Carly Wopat feels sister's spirit

Continuing to play volleyball last season helped Carly Wopat move ahead following the loss of her twin sister Sam, who died in April 2012 eight days after a suicide attempt. Kelley L Cox/Icon SMI

STANFORD -- Before some of Stanford's volleyball matches last season, Carly Wopat would share a brief, private moment with her mother. Kathy Wopat, who grew up in Honolulu, would pass along the same Hawaiian phrase each time: "Imua maluhia koa."

"It means 'Move forward, peaceful warrior,'" Carly said. "I like that, because that's how I like to think of myself. I'm a very competitive person. My whole team, we are warriors out there, but there's a calmness you should have. And every time we stepped out on the court, we were moving forward."

The Cardinal begin a new season on Aug. 30 as one of the top teams in the nation, but a year ago, it can be easily argued that there was no program in the country dealing with more.

In March 2012, Carly's twin sister, Samantha (aka Sam) -- also a member of the Cardinal volleyball team -- attempted suicide. She was admitted to Stanford Hospital and died eight days later. She was 19 years old.

Sam and Carly Wopat, who grew up in Santa Barbara, Calif., came to Stanford as two of the top prep volleyball recruits in the nation. They began playing together in middle school when a teacher started up an after-school program, and they led their Dos Pueblos High School team to the Southern California Division 1A title by their senior year.

Sam's death, a loss so profound, so devastating, still leaves Carly unable to explain her feelings more than a year later.

"It's very complex," Carly said, haltingly, trying to gather her thoughts. "There are a lot of things going on in my mind. It's kind of too difficult to describe."

Carly said she never considered not continuing to play volleyball, and she, her family and the Stanford program grieved through the spring, summer and into the fall season.

"Through the whole thing, my one steady thing was volleyball," Carly said. "I knew I had to keep playing for myself and for Sam. It makes me happy. If I wasn't playing, I don't know what I'd be doing."

In the days after Sam's death, Stanford athletes from every sport decorated a tree outside Maples Pavilion with ribbons, cards and mementos. Memorial services were held on campus and in Santa Barbara. The Cardinal team dedicated the 2012 season to Sam, left her spot in the locker room intact and wore her initials on their uniforms.

"Losing Sam was extremely hard for our team," said senior Rachel Williams. "But we stayed together to help each other heal."

And Carly moved forward.

A 6-foot-2 middle blocker, Carly had the best season of her collegiate career as a junior. She was a first-team All-American and led the powerful Pac-12 in hitting percentage (.399) and was third in blocks (1.45 per set).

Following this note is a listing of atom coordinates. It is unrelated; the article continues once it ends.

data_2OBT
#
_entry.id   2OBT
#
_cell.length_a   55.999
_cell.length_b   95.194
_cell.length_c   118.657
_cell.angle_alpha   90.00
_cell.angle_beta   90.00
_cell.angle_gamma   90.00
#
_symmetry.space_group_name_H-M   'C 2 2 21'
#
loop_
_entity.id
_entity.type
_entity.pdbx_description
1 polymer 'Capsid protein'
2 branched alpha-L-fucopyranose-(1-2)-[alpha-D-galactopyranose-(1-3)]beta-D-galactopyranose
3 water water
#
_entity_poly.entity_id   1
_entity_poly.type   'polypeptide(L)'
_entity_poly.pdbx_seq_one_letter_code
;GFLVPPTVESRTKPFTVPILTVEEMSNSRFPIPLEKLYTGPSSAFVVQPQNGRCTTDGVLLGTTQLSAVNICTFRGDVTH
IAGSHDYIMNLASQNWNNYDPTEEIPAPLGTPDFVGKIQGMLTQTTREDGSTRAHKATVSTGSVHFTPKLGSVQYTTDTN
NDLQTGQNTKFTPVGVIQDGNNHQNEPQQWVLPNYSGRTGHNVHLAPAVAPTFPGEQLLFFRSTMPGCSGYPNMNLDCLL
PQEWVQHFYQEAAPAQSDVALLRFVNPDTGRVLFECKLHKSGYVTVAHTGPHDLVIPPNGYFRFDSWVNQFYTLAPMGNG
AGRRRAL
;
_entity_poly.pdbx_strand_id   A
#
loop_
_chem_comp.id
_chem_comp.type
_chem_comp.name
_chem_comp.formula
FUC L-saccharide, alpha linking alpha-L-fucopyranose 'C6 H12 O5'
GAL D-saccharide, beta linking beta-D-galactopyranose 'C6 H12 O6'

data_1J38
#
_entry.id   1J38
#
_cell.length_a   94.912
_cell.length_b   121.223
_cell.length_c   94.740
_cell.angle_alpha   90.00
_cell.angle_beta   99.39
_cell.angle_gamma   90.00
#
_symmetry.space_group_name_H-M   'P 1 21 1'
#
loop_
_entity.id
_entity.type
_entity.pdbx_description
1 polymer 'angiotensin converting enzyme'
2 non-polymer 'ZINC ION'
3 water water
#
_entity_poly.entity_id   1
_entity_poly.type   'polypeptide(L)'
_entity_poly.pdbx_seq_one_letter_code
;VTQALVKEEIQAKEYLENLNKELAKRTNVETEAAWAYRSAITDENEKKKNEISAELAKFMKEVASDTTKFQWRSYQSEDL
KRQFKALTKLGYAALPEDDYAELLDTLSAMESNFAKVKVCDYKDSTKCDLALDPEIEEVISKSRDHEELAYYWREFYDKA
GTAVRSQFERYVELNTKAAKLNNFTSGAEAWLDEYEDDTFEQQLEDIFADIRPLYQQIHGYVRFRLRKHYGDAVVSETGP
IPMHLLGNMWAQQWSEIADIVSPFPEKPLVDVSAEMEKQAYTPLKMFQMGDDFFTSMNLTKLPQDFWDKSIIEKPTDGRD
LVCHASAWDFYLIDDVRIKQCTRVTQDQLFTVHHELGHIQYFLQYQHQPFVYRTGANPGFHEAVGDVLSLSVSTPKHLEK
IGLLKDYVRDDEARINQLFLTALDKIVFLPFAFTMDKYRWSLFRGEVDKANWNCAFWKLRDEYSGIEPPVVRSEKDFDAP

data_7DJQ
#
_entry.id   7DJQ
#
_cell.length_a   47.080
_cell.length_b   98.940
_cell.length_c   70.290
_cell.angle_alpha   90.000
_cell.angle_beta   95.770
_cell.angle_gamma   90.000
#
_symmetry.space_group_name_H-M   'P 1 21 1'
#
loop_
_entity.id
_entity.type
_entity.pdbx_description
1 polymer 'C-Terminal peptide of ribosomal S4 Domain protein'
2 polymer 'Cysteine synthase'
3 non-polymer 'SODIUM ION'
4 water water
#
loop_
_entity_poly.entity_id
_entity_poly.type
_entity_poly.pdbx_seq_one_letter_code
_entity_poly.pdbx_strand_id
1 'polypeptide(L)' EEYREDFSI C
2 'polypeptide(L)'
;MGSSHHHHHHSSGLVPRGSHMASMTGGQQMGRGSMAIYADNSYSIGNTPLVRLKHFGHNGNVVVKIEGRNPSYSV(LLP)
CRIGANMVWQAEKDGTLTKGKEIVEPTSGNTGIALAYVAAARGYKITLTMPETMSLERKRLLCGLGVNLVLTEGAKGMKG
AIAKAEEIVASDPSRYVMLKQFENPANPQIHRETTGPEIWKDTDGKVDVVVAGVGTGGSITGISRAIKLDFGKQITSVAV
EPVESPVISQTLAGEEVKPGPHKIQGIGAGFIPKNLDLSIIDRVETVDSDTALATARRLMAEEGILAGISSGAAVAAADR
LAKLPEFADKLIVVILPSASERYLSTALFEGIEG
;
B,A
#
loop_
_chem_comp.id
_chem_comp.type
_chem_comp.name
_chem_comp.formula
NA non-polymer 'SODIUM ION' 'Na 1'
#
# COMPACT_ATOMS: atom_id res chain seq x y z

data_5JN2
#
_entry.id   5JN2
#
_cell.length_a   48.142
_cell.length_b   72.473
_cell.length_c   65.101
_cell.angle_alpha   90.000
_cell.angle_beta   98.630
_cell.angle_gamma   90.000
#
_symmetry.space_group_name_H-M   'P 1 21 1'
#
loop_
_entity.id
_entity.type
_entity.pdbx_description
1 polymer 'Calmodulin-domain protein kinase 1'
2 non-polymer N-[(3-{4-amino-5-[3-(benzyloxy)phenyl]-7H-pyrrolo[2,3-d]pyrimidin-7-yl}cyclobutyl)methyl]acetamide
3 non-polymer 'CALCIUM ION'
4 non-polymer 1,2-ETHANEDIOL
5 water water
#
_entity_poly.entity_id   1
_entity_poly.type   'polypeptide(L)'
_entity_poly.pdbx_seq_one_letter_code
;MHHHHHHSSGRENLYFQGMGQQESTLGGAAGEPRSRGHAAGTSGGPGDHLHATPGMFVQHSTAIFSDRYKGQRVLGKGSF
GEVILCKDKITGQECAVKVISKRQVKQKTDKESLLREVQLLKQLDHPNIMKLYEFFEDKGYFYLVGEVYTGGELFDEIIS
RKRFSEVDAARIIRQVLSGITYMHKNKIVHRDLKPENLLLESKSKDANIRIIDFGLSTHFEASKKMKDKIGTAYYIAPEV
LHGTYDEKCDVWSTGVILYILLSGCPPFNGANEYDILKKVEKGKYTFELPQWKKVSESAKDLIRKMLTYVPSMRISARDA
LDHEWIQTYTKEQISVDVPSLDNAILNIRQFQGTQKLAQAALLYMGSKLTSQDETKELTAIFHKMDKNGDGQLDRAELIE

"She is an amazingly strong person to have done what she did last year," said Stanford coach John Dunning. "When I look at her, I shake my head, and I marvel at her strength."

Like Carly, Dunning has trouble finding the words for what his program experienced last season in the aftermath of Sam's death.

"It's pretty much indescribable," Dunning said. "I'm so proud of how everyone rallied and wrapped our arms around each other to do the best we could. But it's an unimaginable thing and the effect it has on everyone ... it's not possible to overstate it."

Dunning said everyone in his program was impacted deeply. They worked hard to respond to Carly and her family and the things they needed.

"All everybody wanted to do was help," Dunning said. "Everyone around just wanted to know what they could do."

Carly, meanwhile, wanted her sister to be a part of the season. She told her teammates that they should feel free to talk about her when they thought of a happy memory. She wanted her sister's spirit to make the team stronger.

"I was happy and sad at the same time sometimes -- bittersweet is a good way to describe it," Carly said. "My teammates supported me even when they couldn't understand the things I was feeling. I tried to explain it to them the best I could because I wanted to keep things open."

As the 2013 season begins, the Cardinal -- who have appeared in the top 10 of every preseason poll since 1996 -- are ranked No. 3 in the nation and were picked by the Pac-12 coaches to win in an always-difficult conference, which includes USC, Oregon, UCLA and Cal.

Stanford's sights are firmly set on a trip to the NCAA final four in Seattle in December.

And Carly, one of 11 returners to the Cardinal squad, is just as committed as ever to pursuing the passion that she and her sister shared.

"This is a different season," Carly said. "It's a new season, and you can start clean and make whatever you want of it."

Kathy Wopat sat in the stands during one game last season with an old family friend who watched Carly play and then told Kathy, "Carly has 'mana.'"

"It means 'spirit'," Carly said. "Throughout the season, I would say the word to myself when I was out on the court. It's just to check in, I guess.

"I feel like whenever I walk out on the court, Sam is there with me in spirit and that makes me better."